The first day of spring is Saturday, March 20 and the feelings of growth and rejuvenation are extra welcome this year. After a difficult winter of being cooped up inside, the fresh air, blooming flowers, evening sunlight and outdoor activities will be a big mental health boost for us all. It also means supporting local food and farming, and most excitingly, farmers markets are back!
Supporting local farmers and food is important, and oh-so fresh. One of the best ways to do this is by shopping small at farmers markets. It doesn’t matter where you live in Oklahoma, a farmers market is nearby. The experience of going to a farmers market unfolds like a good story. There’s the beginning: researching what produce is in season, maybe planning a meal or two and then choosing your market. The middle: you’re walking around the market interacting with local farmers, sampling the local fare, choosing between a jam or freshly made bread then going with both. Then, the finale: when it all comes together in perfect meals throughout the week and sharing your new favorite vendor with friends. A fruitful endeavor, no doubt.
If you need help getting that spring in your step, or want to learn more about local food and gardening, OETA has you covered. First, you shouldn’t think of farmers markets as cost-prohibitive or intimidating. Don’t let money deter you from visiting your local market. Many markets accept SNAP and participate in Double Up Oklahoma, a statewide healthy food incentive program. This allows SNAP recipients to double the value (up to $20/day) of SNAP benefits at participating markets. More on this program and the location of Double Up markets can be found at DoubleUpOklahoma.org. If you aren’t a SNAP recipient, but are on a tight budget, start with your staples or a great piece of meat and build off that.
Once you find a market in your area (there’s a full list at ShapeYourFutureOK.com/farmers-markets), do your research on their hours of operation and any COVID-related safety protocols they may have in place. Some markets are evening offering online ordering. You can do the vendors a huge favor and bring cash—small bills are best. This helps them save money by avoiding credit card fees. It’s also helpful, and environmentally friendly, to bring your own reusable bags. Before purchasing anything, peruse the market to see what’s available and make a plan. You may find yourself scrapping your checklist—and that’s 100% okay. If you’re unfamiliar with a food item, like a veggie you’ve never seen before, there’s no shame in asking the vendor what it’s like and how to prepare it. You’ll find that the farmers market community is helpful and eager to share ideas. Lastly, some shoppers keep a small cooler in the car or use insulated bags; which is great if you have to travel or if you’re running other errands after visiting the market.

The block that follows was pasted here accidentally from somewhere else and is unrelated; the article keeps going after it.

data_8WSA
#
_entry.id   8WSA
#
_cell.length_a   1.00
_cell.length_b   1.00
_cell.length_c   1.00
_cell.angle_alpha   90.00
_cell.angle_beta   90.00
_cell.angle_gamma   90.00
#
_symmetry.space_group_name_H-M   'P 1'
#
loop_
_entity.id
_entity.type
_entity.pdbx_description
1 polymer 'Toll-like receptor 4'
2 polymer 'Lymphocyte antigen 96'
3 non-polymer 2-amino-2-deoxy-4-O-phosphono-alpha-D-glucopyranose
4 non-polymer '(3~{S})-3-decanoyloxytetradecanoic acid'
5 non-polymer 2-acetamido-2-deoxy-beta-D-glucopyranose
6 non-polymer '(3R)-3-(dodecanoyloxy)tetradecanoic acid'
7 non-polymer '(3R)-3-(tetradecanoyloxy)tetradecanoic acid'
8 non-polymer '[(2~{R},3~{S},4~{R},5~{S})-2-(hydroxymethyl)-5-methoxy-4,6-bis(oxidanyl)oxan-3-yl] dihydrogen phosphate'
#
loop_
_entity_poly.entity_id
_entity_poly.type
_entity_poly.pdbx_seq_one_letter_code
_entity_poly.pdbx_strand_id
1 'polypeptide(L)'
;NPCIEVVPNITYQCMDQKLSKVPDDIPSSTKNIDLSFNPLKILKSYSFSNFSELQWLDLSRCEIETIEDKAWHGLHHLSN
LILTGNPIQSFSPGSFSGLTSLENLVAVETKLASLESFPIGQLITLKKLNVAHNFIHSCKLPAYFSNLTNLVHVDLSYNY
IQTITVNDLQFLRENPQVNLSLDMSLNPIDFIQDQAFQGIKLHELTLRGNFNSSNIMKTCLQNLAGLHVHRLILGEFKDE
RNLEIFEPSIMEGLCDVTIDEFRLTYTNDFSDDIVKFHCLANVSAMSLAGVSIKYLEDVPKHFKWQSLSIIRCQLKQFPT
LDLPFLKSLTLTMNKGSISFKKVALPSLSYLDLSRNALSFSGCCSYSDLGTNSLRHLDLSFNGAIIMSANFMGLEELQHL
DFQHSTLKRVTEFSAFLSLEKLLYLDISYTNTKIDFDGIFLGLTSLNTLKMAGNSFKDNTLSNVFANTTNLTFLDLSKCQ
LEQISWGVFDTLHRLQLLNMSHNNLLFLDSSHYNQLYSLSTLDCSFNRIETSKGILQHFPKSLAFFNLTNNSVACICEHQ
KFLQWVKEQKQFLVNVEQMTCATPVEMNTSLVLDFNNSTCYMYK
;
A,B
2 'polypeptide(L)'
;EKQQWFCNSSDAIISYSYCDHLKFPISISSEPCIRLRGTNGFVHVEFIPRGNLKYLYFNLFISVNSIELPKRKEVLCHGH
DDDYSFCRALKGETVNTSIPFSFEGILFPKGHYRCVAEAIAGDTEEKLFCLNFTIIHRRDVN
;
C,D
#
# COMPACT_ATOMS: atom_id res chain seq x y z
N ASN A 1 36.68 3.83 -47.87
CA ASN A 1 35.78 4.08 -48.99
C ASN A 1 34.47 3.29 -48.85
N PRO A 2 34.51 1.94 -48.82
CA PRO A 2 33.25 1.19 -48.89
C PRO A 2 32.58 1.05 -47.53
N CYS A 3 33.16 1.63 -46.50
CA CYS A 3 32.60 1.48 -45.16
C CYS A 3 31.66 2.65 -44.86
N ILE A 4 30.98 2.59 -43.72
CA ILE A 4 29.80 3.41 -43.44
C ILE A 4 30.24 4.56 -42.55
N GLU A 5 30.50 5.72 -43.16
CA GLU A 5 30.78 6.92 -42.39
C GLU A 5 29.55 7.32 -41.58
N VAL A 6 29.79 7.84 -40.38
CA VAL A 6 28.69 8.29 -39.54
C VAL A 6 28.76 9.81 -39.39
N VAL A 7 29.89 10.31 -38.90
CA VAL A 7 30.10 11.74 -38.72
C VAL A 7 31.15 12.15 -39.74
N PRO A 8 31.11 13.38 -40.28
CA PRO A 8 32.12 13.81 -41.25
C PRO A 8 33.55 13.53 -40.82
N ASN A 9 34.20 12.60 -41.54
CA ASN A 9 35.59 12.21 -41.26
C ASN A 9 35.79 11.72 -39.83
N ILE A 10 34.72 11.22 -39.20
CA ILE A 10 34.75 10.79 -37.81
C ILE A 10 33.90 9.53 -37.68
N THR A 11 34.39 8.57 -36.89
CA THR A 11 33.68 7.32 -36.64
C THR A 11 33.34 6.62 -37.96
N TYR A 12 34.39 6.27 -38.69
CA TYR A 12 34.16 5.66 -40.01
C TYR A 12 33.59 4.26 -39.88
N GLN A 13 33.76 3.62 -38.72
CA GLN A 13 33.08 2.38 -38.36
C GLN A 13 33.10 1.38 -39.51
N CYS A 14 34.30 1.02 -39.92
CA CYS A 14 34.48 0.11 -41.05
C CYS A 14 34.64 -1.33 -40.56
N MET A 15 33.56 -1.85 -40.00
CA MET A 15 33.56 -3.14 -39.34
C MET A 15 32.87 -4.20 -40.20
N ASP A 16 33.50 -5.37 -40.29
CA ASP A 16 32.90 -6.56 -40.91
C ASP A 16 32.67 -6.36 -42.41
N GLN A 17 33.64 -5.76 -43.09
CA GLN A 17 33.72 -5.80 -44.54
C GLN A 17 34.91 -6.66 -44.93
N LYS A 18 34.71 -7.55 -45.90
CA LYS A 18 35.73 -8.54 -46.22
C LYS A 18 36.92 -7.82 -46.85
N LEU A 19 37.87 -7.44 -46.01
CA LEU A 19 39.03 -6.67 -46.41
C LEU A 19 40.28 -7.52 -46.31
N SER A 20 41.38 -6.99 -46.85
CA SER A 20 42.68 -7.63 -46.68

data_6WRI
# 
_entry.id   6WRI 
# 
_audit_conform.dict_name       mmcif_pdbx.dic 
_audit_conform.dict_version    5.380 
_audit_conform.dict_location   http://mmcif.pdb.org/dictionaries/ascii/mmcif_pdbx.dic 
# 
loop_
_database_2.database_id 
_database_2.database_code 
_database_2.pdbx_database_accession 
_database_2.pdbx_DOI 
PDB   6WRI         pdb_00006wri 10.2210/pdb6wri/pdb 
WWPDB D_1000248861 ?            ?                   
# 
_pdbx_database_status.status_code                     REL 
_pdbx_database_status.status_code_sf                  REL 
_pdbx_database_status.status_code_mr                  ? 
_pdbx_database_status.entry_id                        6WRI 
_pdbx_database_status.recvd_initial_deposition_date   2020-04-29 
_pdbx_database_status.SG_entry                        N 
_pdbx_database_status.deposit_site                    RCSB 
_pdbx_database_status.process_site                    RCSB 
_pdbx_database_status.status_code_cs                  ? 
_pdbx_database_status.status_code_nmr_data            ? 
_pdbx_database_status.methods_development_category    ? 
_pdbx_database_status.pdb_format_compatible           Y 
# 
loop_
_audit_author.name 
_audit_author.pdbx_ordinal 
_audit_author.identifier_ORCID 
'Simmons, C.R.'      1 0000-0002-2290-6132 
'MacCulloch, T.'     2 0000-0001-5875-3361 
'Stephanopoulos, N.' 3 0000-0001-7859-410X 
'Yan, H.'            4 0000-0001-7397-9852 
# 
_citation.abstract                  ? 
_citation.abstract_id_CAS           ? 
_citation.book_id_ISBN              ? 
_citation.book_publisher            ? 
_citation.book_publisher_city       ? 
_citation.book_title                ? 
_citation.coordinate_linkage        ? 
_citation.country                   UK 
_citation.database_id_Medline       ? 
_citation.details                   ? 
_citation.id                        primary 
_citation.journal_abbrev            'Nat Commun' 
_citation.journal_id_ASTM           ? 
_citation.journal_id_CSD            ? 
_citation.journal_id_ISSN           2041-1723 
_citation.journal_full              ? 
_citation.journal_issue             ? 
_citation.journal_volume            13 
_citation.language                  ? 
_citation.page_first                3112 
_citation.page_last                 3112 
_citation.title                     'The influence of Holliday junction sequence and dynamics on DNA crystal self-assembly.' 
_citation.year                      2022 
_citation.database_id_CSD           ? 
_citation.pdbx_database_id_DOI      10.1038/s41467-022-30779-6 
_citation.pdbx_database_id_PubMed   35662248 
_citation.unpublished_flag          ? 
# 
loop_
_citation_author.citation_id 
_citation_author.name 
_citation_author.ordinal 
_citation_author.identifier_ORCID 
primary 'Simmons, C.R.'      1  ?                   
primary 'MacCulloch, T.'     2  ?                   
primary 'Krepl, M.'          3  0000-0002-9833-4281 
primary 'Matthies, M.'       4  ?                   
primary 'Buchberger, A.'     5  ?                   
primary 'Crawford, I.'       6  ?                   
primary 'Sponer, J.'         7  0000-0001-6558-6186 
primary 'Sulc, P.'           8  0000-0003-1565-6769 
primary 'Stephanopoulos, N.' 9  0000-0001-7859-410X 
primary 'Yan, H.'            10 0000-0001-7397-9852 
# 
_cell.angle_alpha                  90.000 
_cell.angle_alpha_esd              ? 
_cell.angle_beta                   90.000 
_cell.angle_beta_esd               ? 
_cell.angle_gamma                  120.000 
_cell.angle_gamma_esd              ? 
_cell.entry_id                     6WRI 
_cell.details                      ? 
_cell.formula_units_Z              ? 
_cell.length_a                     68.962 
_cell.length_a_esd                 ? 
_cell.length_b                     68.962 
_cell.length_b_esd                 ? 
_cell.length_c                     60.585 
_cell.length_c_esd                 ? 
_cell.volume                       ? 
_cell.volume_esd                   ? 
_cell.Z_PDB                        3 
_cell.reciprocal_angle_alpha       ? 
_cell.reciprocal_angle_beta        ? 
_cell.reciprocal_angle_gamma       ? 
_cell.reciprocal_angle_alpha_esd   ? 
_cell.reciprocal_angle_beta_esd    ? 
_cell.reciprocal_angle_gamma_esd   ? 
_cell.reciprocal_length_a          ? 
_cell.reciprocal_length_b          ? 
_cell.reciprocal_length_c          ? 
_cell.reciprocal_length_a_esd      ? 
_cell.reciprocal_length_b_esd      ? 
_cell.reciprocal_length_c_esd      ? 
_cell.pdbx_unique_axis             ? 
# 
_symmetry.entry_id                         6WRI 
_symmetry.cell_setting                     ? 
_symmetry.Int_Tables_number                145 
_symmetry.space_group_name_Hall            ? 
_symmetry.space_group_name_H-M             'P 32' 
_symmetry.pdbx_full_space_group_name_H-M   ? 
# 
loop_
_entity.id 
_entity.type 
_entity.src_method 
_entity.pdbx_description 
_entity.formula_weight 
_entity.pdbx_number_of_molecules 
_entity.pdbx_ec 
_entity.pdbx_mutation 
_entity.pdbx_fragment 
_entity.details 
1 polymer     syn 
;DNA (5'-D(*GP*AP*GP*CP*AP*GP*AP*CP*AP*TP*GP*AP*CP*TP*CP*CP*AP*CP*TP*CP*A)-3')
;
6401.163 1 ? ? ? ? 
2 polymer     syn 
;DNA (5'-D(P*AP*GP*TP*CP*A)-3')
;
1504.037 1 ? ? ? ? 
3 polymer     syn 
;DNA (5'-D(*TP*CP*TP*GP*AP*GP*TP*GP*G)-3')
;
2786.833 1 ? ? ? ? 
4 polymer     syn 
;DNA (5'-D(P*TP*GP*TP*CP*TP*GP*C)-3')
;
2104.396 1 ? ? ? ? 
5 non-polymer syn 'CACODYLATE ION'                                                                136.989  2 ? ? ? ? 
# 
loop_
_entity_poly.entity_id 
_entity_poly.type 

Of course, you’ll want to follow your market, farmers, and vendors on social media. They usually share updates on what items are available and pleasant pictures from the field. May the first blooms of spring, make your heart sing.
Heartland: Local Food
Heartland: Local Food explores the local food debate going on at the farmers market in Lawrence, KS and its representation of the food issues facing the entire United States. This film looks into what makes food sustainable, how farmers markets build community, and why local food matters. Watch Heartland: Local Food Thursday, March 18 at 7 pm. If you missed this program or would like to re-watch it, it's now available to stream with OETA Passport here.
Saturday, March 20 and 27 | 11 am
Oklahoma Gardening provides some of the best research-based information in Oklahoma. Watch along with segments from their studio garden, and get introduced to gardeners from around the state. Tune in to two new episodes of Oklahoma Gardening Saturday, March 20 and 27th at 11 am.